SUBJECT: Ph.D. Proposal Presentation
BY: Jeremy Caplin
TIME: Monday, March 23, 2020, 1:30 p.m.
PLACE: IBB Building, 1128
TITLE: Lysostaphin-delivering Hydrogels for Local Drug Delivery in Bone Infection Models
COMMITTEE: Dr. Andrés García, Chair (ME)
Dr. Edward Botchwey (BME)
Dr. Rodney Donlan (Centers for Disease Control and Prevention)
Dr. John Peroni (University of Georgia)
Dr. Nick Willett (BME)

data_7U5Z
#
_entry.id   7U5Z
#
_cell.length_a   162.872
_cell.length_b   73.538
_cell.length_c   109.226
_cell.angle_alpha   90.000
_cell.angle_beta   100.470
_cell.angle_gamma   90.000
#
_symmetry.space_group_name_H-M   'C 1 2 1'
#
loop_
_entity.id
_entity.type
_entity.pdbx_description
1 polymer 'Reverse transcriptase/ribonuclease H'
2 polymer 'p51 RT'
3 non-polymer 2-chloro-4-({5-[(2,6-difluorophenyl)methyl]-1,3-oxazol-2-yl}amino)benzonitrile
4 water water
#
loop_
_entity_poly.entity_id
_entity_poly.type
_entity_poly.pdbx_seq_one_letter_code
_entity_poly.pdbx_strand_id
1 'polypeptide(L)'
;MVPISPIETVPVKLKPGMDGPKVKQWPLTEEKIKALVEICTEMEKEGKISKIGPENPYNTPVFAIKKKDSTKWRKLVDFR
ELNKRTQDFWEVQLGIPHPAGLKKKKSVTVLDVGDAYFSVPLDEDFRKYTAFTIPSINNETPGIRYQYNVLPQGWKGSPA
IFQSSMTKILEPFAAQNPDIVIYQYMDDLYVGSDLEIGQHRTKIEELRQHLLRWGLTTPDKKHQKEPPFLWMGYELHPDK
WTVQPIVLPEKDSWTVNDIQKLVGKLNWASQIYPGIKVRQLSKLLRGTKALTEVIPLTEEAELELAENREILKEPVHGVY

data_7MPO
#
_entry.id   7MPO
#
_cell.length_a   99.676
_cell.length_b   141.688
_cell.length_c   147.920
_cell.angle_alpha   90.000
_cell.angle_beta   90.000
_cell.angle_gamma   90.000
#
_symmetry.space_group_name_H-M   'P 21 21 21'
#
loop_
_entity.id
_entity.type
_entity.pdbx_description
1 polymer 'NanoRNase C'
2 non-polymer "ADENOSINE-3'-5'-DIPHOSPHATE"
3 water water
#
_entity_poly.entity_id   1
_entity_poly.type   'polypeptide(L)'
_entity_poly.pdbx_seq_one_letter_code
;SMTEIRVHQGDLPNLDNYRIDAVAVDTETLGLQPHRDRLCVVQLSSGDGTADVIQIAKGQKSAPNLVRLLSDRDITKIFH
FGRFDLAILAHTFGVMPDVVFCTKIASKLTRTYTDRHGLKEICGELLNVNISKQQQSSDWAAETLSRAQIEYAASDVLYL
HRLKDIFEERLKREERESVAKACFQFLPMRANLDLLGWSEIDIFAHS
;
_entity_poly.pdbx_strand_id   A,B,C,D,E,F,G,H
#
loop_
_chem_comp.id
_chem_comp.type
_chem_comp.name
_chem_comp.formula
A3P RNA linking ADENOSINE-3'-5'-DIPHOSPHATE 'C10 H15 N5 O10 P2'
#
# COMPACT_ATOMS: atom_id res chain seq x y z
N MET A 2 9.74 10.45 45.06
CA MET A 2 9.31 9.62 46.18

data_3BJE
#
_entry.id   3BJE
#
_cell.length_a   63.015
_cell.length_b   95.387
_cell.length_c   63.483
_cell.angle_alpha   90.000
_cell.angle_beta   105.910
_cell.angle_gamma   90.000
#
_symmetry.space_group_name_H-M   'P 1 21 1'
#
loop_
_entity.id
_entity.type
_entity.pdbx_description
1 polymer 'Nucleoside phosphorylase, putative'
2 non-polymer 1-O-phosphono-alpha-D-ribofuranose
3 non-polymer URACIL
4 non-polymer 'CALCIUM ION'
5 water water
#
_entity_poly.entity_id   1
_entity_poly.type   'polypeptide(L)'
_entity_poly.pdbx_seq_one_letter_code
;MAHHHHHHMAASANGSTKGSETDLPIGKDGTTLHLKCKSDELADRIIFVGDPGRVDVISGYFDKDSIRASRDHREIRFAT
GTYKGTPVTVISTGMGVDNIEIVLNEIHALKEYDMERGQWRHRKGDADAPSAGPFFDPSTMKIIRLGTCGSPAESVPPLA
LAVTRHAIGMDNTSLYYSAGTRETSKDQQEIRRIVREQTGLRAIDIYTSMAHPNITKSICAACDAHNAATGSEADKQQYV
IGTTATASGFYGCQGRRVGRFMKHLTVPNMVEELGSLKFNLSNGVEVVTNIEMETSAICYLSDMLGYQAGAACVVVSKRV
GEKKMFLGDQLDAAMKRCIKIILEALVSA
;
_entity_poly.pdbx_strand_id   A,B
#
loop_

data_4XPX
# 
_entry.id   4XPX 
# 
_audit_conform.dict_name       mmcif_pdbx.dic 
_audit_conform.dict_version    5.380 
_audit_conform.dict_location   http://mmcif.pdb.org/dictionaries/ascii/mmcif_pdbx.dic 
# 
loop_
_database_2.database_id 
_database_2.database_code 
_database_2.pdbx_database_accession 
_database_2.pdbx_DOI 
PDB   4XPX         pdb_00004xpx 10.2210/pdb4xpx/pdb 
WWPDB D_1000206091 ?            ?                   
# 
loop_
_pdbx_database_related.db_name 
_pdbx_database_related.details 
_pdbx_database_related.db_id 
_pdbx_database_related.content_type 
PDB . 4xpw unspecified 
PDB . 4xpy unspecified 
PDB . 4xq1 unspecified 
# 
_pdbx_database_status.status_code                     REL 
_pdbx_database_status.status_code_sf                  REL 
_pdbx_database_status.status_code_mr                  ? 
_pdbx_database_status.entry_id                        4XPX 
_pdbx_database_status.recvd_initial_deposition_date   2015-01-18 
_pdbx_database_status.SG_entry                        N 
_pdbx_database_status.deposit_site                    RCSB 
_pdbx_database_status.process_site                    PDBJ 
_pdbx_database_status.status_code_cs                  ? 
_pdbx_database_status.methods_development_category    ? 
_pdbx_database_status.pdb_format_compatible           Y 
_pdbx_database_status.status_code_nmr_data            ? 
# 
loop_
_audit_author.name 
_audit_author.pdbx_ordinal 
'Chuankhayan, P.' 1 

Biomaterial associated infections remain a significant problem for medical devices and account for over 1 million hospital cases per year. Current therapies to eliminate biofilm formation in medical devices have shown low levels of success due to the inherent resistance of the biofilm towards antimicrobial agents. Lysostaphin is an enzyme derived from Staphylococcus simulans that is responsible for cleaving the pentaglycine cross-links of the staphylococcal cell wall, leading to cell lysis, making it a potentially useful agent to eradicate infection in both sites of bacterial growth, as well as established biofilms. Additionally, hydrogels have proven to be an effective agent for the site-specific introduction and release of therapeutics due to their modularity and highly favorable mechanical properties. Thus, the objective of this project is to engineer a synthetic poly(ethylene glycol)-based hydrogel platform for the encapsulation and delivery of lysostaphin to the site of complex infection. This will be achieved through two specific aims: 1) Development of a two-stage established infection model to assess bacterial mitigation and fracture healing of lysostaphin-encapsulated hydrogels synergistically with systemic antibiotics for a murine femoral fracture infection and 2) Investigation of bactericidal and pro-regenerative properties of lysostaphin-encapsulated hydrogels in an ovine ulnar osteotomy infection model. We expect that the local, sustained release of lysostaphin provided through the hydrogel carrier will lead to significant reduction in bacterial counts, as well as restorative function to the bone tissue at the site of fracture. This will be analyzed as a therapeutic that can be coupled with other forms of antimicrobial delivery, specifically with systemic antibiotics, which we anticipate will act synergistically with the lysostaphin-encapsulated hydrogels to provide heightened therapeutic delivery and bacterial mitigation.